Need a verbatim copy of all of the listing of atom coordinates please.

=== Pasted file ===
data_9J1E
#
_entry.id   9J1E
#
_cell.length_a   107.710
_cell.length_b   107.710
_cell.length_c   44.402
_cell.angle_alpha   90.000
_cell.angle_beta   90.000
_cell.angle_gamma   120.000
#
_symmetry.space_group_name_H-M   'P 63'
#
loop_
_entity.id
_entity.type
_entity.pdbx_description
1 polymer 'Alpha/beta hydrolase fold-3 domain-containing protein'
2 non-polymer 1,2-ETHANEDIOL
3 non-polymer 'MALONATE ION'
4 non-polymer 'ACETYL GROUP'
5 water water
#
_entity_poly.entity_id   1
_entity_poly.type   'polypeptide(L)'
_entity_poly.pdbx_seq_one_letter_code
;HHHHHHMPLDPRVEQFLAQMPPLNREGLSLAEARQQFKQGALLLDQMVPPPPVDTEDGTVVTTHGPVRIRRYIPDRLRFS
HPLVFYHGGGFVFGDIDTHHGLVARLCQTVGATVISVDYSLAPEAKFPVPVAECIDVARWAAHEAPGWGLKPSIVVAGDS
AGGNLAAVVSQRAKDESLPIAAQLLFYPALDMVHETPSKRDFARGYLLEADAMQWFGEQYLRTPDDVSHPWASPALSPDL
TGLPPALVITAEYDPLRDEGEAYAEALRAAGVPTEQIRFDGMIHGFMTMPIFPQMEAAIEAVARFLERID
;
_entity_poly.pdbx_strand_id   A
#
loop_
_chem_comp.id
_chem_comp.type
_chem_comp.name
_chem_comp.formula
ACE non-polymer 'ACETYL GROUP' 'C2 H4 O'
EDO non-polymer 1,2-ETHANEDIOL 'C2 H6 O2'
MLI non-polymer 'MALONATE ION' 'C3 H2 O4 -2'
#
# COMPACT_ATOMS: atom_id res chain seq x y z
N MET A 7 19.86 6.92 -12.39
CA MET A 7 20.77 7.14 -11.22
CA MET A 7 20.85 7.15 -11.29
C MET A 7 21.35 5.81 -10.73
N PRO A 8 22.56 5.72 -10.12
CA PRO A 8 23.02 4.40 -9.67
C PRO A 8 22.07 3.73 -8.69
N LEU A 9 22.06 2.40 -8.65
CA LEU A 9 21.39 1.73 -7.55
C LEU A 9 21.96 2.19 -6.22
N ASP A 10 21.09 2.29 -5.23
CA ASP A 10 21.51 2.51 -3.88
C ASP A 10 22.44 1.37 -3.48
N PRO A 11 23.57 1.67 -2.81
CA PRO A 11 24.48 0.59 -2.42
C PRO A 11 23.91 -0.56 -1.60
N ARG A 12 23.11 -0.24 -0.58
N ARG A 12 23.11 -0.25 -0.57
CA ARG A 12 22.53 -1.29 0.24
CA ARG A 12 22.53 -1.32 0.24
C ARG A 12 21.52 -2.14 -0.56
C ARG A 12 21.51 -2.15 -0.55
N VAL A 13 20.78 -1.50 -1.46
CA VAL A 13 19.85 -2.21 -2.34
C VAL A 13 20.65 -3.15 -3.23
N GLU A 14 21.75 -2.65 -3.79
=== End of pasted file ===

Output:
data_9J1E
#
_entry.id   9J1E
#
_cell.length_a   107.710
_cell.length_b   107.710
_cell.length_c   44.402
_cell.angle_alpha   90.000
_cell.angle_beta   90.000
_cell.angle_gamma   120.000
#
_symmetry.space_group_name_H-M   'P 63'
#
loop_
_entity.id
_entity.type
_entity.pdbx_description
1 polymer 'Alpha/beta hydrolase fold-3 domain-containing protein'
2 non-polymer 1,2-ETHANEDIOL
3 non-polymer 'MALONATE ION'
4 non-polymer 'ACETYL GROUP'
5 water water
#
_entity_poly.entity_id   1
_entity_poly.type   'polypeptide(L)'
_entity_poly.pdbx_seq_one_letter_code
;HHHHHHMPLDPRVEQFLAQMPPLNREGLSLAEARQQFKQGALLLDQMVPPPPVDTEDGTVVTTHGPVRIRRYIPDRLRFS
HPLVFYHGGGFVFGDIDTHHGLVARLCQTVGATVISVDYSLAPEAKFPVPVAECIDVARWAAHEAPGWGLKPSIVVAGDS
AGGNLAAVVSQRAKDESLPIAAQLLFYPALDMVHETPSKRDFARGYLLEADAMQWFGEQYLRTPDDVSHPWASPALSPDL
TGLPPALVITAEYDPLRDEGEAYAEALRAAGVPTEQIRFDGMIHGFMTMPIFPQMEAAIEAVARFLERID
;
_entity_poly.pdbx_strand_id   A
#
loop_
_chem_comp.id
_chem_comp.type
_chem_comp.name
_chem_comp.formula
ACE non-polymer 'ACETYL GROUP' 'C2 H4 O'
EDO non-polymer 1,2-ETHANEDIOL 'C2 H6 O2'
MLI non-polymer 'MALONATE ION' 'C3 H2 O4 -2'
#
# COMPACT_ATOMS: atom_id res chain seq x y z
N MET A 7 19.86 6.92 -12.39
CA MET A 7 20.77 7.14 -11.22
CA MET A 7 20.85 7.15 -11.29
C MET A 7 21.35 5.81 -10.73
N PRO A 8 22.56 5.72 -10.12
CA PRO A 8 23.02 4.40 -9.67
C PRO A 8 22.07 3.73 -8.69
N LEU A 9 22.06 2.40 -8.65
CA LEU A 9 21.39 1.73 -7.55
C LEU A 9 21.96 2.19 -6.22
N ASP A 10 21.09 2.29 -5.23
CA ASP A 10 21.51 2.51 -3.88
C ASP A 10 22.44 1.37 -3.48
N PRO A 11 23.57 1.67 -2.81
CA PRO A 11 24.48 0.59 -2.42
C PRO A 11 23.91 -0.56 -1.60
N ARG A 12 23.11 -0.24 -0.58
N ARG A 12 23.11 -0.25 -0.57
CA ARG A 12 22.53 -1.29 0.24
CA ARG A 12 22.53 -1.32 0.24
C ARG A 12 21.52 -2.14 -0.56
C ARG A 12 21.51 -2.15 -0.55
N VAL A 13 20.78 -1.50 -1.46
CA VAL A 13 19.85 -2.21 -2.34
C VAL A 13 20.65 -3.15 -3.23
N GLU A 14 21.75 -2.65 -3.79